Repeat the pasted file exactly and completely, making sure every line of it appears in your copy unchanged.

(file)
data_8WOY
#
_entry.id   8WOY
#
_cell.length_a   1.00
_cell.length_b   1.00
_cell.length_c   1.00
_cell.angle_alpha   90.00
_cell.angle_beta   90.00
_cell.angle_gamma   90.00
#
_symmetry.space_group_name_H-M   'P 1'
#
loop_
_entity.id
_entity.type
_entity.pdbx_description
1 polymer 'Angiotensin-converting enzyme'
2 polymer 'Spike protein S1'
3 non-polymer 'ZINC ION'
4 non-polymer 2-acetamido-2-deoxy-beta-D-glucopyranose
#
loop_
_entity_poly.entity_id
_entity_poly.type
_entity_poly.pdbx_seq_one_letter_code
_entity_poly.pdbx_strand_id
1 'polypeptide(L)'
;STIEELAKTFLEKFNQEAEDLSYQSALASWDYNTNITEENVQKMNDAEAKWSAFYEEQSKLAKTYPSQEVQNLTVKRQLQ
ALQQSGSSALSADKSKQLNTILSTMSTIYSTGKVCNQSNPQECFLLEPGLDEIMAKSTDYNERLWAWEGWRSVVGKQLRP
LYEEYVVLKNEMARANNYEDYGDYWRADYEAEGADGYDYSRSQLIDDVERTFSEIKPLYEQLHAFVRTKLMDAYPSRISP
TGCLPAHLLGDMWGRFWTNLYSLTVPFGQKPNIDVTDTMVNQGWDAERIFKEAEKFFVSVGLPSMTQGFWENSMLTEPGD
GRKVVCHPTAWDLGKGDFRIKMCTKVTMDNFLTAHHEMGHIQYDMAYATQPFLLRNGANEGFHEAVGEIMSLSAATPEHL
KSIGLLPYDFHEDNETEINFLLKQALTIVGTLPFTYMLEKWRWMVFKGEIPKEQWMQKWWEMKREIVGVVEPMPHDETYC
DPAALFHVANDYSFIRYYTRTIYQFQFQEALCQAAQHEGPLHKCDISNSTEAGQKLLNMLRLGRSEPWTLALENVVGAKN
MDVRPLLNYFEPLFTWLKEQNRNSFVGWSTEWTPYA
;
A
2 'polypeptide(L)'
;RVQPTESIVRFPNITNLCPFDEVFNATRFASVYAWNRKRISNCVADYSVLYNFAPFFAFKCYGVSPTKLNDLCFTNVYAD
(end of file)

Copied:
data_8WOY
#
_entry.id   8WOY
#
_cell.length_a   1.00
_cell.length_b   1.00
_cell.length_c   1.00
_cell.angle_alpha   90.00
_cell.angle_beta   90.00
_cell.angle_gamma   90.00
#
_symmetry.space_group_name_H-M   'P 1'
#
loop_
_entity.id
_entity.type
_entity.pdbx_description
1 polymer 'Angiotensin-converting enzyme'
2 polymer 'Spike protein S1'
3 non-polymer 'ZINC ION'
4 non-polymer 2-acetamido-2-deoxy-beta-D-glucopyranose
#
loop_
_entity_poly.entity_id
_entity_poly.type
_entity_poly.pdbx_seq_one_letter_code
_entity_poly.pdbx_strand_id
1 'polypeptide(L)'
;STIEELAKTFLEKFNQEAEDLSYQSALASWDYNTNITEENVQKMNDAEAKWSAFYEEQSKLAKTYPSQEVQNLTVKRQLQ
ALQQSGSSALSADKSKQLNTILSTMSTIYSTGKVCNQSNPQECFLLEPGLDEIMAKSTDYNERLWAWEGWRSVVGKQLRP
LYEEYVVLKNEMARANNYEDYGDYWRADYEAEGADGYDYSRSQLIDDVERTFSEIKPLYEQLHAFVRTKLMDAYPSRISP
TGCLPAHLLGDMWGRFWTNLYSLTVPFGQKPNIDVTDTMVNQGWDAERIFKEAEKFFVSVGLPSMTQGFWENSMLTEPGD
GRKVVCHPTAWDLGKGDFRIKMCTKVTMDNFLTAHHEMGHIQYDMAYATQPFLLRNGANEGFHEAVGEIMSLSAATPEHL
KSIGLLPYDFHEDNETEINFLLKQALTIVGTLPFTYMLEKWRWMVFKGEIPKEQWMQKWWEMKREIVGVVEPMPHDETYC
DPAALFHVANDYSFIRYYTRTIYQFQFQEALCQAAQHEGPLHKCDISNSTEAGQKLLNMLRLGRSEPWTLALENVVGAKN
MDVRPLLNYFEPLFTWLKEQNRNSFVGWSTEWTPYA
;
A
2 'polypeptide(L)'
;RVQPTESIVRFPNITNLCPFDEVFNATRFASVYAWNRKRISNCVADYSVLYNFAPFFAFKCYGVSPTKLNDLCFTNVYAD